Standard Names: Cockle, Pipi, Surf Clam, Baby Clam, Vongole
Surf Clams, Pipis and Vongole are sold live, often all under the name Clam. They are a coastal and estuarine bivalve, with the meat being the whole muscle inside the shell.
Different species are harvested along the entire coasts of Australia, mostly by hand methods such as 'raking'. Supply can fluctuate seasonally, the SA fishery is closed from June to October when the Pipi's (often marketed as Coorong Pipi or Goolwa Cockles) spawn.
'Baby Clams' might be an imported product from chinese aquaculture. Remember that fishmongers are legally required to state the place of origin in their product labelling.
|Government Stock Assessment|
|SA||Sustainable||-||Pipi's from SA's Younghusband Peninsula (marketed as Coorong Pipis or Goolwa Cockles) are Certified by the MSC|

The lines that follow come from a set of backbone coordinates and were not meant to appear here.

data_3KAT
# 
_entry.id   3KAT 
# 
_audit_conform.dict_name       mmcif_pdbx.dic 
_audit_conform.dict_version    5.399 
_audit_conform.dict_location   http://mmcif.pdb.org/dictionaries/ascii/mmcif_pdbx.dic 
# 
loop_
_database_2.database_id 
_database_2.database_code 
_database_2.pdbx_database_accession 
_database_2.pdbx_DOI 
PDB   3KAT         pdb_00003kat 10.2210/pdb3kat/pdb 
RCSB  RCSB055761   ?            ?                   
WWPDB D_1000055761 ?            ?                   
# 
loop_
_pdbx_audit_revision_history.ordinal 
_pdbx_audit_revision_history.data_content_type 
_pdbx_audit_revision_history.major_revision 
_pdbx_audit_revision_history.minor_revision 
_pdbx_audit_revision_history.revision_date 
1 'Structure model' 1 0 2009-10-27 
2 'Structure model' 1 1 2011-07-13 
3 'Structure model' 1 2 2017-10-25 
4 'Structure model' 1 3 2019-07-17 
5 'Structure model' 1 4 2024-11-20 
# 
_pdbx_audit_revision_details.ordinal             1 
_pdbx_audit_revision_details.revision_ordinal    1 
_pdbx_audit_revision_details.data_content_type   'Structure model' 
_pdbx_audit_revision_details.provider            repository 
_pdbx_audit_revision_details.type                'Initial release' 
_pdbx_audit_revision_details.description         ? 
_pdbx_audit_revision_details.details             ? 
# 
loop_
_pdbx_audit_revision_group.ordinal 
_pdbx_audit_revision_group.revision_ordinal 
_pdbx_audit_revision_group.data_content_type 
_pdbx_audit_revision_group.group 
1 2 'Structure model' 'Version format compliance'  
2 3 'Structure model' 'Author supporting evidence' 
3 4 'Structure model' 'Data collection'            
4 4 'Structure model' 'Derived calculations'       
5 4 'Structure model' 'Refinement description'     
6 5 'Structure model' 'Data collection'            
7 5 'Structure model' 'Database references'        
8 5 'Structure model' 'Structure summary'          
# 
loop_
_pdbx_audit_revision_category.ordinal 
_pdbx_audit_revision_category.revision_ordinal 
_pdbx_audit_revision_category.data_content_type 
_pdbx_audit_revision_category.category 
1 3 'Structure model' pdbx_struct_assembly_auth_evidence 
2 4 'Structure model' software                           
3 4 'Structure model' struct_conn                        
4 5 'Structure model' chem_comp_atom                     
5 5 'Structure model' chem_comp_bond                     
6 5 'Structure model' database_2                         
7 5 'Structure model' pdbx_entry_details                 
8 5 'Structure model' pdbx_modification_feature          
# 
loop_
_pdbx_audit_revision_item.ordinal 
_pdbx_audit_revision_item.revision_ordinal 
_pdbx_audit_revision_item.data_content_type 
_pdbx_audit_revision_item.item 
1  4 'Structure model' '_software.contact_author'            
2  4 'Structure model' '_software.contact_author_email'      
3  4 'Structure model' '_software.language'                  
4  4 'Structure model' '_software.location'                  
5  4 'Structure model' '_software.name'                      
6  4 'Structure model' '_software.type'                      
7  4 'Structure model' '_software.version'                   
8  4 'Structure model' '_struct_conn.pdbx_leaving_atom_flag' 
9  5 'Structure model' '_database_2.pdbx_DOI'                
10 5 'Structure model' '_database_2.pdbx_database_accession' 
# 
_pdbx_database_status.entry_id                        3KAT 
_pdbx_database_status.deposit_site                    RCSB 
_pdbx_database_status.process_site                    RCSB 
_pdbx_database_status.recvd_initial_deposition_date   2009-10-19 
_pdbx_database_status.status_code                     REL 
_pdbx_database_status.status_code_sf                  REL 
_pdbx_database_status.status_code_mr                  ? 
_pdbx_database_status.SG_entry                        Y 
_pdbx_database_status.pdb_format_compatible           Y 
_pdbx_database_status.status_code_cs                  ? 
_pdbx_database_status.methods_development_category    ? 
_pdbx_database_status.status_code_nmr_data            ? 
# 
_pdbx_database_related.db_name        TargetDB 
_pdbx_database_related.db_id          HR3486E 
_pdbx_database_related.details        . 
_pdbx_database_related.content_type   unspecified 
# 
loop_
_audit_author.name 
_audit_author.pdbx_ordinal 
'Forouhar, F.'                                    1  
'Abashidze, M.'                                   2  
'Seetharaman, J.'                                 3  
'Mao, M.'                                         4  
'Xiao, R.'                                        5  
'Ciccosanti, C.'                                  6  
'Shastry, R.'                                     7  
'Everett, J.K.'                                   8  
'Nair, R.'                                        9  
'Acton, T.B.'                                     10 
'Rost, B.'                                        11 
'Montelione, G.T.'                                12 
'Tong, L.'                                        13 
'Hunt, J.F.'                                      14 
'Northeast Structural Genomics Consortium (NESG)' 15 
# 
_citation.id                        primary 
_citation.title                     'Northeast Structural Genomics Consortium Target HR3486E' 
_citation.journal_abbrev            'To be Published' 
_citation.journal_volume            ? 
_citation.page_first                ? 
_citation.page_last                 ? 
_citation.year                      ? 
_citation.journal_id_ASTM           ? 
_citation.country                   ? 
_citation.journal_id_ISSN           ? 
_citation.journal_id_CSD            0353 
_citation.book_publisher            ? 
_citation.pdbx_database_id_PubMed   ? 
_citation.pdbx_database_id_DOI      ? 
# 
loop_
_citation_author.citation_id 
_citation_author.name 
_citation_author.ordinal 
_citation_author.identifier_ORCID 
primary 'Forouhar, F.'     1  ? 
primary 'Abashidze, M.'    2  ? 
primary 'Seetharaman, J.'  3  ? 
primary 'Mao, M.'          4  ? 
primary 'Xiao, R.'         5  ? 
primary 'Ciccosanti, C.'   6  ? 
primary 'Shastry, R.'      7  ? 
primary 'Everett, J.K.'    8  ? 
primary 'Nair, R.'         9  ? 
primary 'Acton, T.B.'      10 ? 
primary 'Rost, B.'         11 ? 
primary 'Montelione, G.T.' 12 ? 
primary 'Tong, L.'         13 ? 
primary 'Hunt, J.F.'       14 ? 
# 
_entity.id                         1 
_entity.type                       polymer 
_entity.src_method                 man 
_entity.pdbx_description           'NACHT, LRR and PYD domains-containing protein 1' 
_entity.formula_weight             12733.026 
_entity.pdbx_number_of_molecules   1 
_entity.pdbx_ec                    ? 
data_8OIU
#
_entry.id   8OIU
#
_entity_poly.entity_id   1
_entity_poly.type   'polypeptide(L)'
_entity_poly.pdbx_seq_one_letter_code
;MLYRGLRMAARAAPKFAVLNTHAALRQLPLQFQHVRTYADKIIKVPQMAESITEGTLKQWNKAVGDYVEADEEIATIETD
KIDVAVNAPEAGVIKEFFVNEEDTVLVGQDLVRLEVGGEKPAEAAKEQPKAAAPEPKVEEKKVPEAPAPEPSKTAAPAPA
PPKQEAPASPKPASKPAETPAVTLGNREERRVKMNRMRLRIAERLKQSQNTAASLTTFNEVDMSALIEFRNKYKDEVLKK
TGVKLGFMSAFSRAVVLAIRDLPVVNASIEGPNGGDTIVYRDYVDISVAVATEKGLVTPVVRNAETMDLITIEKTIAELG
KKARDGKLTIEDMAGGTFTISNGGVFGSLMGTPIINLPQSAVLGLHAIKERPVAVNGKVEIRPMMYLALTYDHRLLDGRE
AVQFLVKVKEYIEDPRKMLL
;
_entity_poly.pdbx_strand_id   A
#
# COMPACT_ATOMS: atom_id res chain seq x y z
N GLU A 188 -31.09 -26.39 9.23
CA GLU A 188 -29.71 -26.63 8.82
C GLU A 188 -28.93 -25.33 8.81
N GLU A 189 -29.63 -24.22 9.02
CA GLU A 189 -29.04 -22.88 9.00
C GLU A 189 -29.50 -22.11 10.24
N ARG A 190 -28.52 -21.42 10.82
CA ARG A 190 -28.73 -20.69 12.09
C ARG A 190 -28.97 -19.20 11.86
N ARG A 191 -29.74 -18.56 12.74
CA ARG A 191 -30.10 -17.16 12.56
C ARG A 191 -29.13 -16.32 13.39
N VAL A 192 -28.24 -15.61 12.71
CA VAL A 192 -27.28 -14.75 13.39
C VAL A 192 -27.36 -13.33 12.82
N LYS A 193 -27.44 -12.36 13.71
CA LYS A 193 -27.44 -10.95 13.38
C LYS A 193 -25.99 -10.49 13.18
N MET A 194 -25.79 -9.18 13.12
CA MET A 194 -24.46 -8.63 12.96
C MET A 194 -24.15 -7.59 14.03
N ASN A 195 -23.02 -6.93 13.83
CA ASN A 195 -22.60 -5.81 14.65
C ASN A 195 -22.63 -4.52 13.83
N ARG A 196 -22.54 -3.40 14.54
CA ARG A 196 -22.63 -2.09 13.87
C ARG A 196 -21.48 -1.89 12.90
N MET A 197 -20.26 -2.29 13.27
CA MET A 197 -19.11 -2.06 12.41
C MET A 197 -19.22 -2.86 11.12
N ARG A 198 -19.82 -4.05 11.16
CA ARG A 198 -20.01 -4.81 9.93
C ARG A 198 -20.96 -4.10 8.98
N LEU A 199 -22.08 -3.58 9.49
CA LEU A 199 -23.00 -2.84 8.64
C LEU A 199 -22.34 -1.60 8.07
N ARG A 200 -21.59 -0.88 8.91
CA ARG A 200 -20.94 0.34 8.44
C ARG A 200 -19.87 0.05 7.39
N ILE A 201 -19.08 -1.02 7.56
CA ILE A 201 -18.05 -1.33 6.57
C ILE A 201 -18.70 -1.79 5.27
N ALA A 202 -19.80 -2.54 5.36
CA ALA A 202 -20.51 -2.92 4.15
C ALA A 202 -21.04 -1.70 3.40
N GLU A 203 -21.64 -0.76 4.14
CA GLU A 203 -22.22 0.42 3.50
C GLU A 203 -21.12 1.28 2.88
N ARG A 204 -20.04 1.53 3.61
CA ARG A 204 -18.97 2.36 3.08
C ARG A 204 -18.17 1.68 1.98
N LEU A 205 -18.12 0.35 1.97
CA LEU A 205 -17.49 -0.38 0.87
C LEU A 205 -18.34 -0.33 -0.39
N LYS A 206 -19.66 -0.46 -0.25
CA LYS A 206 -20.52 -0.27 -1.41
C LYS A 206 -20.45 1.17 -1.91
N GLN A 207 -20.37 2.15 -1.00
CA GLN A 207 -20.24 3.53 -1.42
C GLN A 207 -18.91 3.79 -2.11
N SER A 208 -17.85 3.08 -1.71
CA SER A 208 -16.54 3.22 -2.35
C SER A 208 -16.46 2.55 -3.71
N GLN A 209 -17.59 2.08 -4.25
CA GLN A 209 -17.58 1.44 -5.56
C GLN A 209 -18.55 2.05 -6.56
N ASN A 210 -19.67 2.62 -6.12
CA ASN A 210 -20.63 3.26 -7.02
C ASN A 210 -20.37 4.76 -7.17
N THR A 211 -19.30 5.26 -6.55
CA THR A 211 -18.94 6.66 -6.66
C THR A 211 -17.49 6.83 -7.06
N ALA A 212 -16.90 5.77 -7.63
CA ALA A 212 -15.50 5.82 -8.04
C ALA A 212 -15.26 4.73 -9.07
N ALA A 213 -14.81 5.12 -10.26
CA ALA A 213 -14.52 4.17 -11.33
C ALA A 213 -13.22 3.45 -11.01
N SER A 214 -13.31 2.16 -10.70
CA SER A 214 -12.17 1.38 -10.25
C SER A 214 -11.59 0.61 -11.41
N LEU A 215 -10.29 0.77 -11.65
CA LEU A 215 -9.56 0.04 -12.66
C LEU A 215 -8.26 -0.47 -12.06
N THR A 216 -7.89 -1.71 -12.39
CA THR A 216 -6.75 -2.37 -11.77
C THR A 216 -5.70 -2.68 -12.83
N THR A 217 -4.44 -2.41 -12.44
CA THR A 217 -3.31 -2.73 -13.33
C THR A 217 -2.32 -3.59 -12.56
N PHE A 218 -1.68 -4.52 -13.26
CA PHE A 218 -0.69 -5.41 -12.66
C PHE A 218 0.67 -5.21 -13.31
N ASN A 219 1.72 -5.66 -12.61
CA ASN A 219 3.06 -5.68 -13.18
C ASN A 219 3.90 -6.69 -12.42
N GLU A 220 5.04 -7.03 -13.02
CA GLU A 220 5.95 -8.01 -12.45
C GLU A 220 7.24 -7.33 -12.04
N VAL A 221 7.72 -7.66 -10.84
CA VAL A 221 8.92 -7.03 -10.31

|Venus Clam||Tasmania||Environmentally Limited||-||-|
|SA (Coffin Bay &
|SA (Port River)||Overfished||-||-|
|What do these terms mean?|
NSW DPI declares the Exploitation Status of cockles, incl. surf clams and several varieties of cockle commonly marketed as vongole as UNDEFINED. For more info about species of cockle/vongole caught in NSW see HERE
Most harvesting occurs by hand and can be regulated locally by a system of quotas and closed seasons. Stock populations fluctuate year-to-year and NSW has seen a decline in stocks. In December 2011 the NSW Department of Primary Industries closed all NSW Pipi fisheries until 1 June 2012 out of concern over drastically diminished stocks.
All Surf Clams, Pipi's and Vongole require purging to remove the fine sand or grit inside the shell. To do this, place in lightly salted cool water for several hours or overnight. Your fishmonger might have done this for you.
These bivalves respond well to brief cooking. Cook only until the shells open to prevent the meat from shrivelling and becoming tough. Steam or poach with asian flavours, BBQ, or open with white wine or stock before tossing through a pasta, soup or curry.